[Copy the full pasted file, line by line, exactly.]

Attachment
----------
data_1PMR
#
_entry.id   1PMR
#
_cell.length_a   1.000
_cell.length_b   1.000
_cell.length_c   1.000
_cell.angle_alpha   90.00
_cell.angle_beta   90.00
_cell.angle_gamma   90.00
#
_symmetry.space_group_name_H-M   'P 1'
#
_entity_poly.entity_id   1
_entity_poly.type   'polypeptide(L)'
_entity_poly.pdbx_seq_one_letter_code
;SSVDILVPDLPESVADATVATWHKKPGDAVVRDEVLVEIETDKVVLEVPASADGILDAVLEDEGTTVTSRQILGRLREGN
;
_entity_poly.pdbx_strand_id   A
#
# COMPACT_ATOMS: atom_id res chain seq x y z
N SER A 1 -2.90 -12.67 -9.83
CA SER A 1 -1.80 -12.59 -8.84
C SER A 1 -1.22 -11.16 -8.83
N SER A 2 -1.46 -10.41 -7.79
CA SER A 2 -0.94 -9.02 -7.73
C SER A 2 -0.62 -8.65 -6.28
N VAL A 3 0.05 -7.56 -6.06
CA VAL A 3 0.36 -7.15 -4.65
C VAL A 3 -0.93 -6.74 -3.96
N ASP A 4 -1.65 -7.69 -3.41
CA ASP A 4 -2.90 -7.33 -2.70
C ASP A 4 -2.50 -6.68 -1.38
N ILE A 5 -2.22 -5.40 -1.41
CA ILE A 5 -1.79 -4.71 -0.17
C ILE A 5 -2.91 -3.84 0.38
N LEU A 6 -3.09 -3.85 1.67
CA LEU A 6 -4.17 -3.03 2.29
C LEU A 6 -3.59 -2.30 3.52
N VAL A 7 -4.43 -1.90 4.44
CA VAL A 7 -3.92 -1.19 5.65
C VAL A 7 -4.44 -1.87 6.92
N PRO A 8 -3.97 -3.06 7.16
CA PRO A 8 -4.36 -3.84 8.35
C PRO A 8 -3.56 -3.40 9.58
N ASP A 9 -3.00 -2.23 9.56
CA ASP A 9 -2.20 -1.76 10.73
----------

data_1PMR
#
_entry.id   1PMR
#
_cell.length_a   1.000
_cell.length_b   1.000
_cell.length_c   1.000
_cell.angle_alpha   90.00
_cell.angle_beta   90.00
_cell.angle_gamma   90.00
#
_symmetry.space_group_name_H-M   'P 1'
#
_entity_poly.entity_id   1
_entity_poly.type   'polypeptide(L)'
_entity_poly.pdbx_seq_one_letter_code
;SSVDILVPDLPESVADATVATWHKKPGDAVVRDEVLVEIETDKVVLEVPASADGILDAVLEDEGTTVTSRQILGRLREGN
;
_entity_poly.pdbx_strand_id   A
#
# COMPACT_ATOMS: atom_id res chain seq x y z
N SER A 1 -2.90 -12.67 -9.83
CA SER A 1 -1.80 -12.59 -8.84
C SER A 1 -1.22 -11.16 -8.83
N SER A 2 -1.46 -10.41 -7.79
CA SER A 2 -0.94 -9.02 -7.73
C SER A 2 -0.62 -8.65 -6.28
N VAL A 3 0.05 -7.56 -6.06
CA VAL A 3 0.36 -7.15 -4.65
C VAL A 3 -0.93 -6.74 -3.96
N ASP A 4 -1.65 -7.69 -3.41
CA ASP A 4 -2.90 -7.33 -2.70
C ASP A 4 -2.50 -6.68 -1.38
N ILE A 5 -2.22 -5.40 -1.41
CA ILE A 5 -1.79 -4.71 -0.17
C ILE A 5 -2.91 -3.84 0.38
N LEU A 6 -3.09 -3.85 1.67
CA LEU A 6 -4.17 -3.03 2.29
C LEU A 6 -3.59 -2.30 3.52
N VAL A 7 -4.43 -1.90 4.44
CA VAL A 7 -3.92 -1.19 5.65
C VAL A 7 -4.44 -1.87 6.92
N PRO A 8 -3.97 -3.06 7.16
CA PRO A 8 -4.36 -3.84 8.35
C PRO A 8 -3.56 -3.40 9.58
N ASP A 9 -3.00 -2.23 9.56
CA ASP A 9 -2.20 -1.76 10.73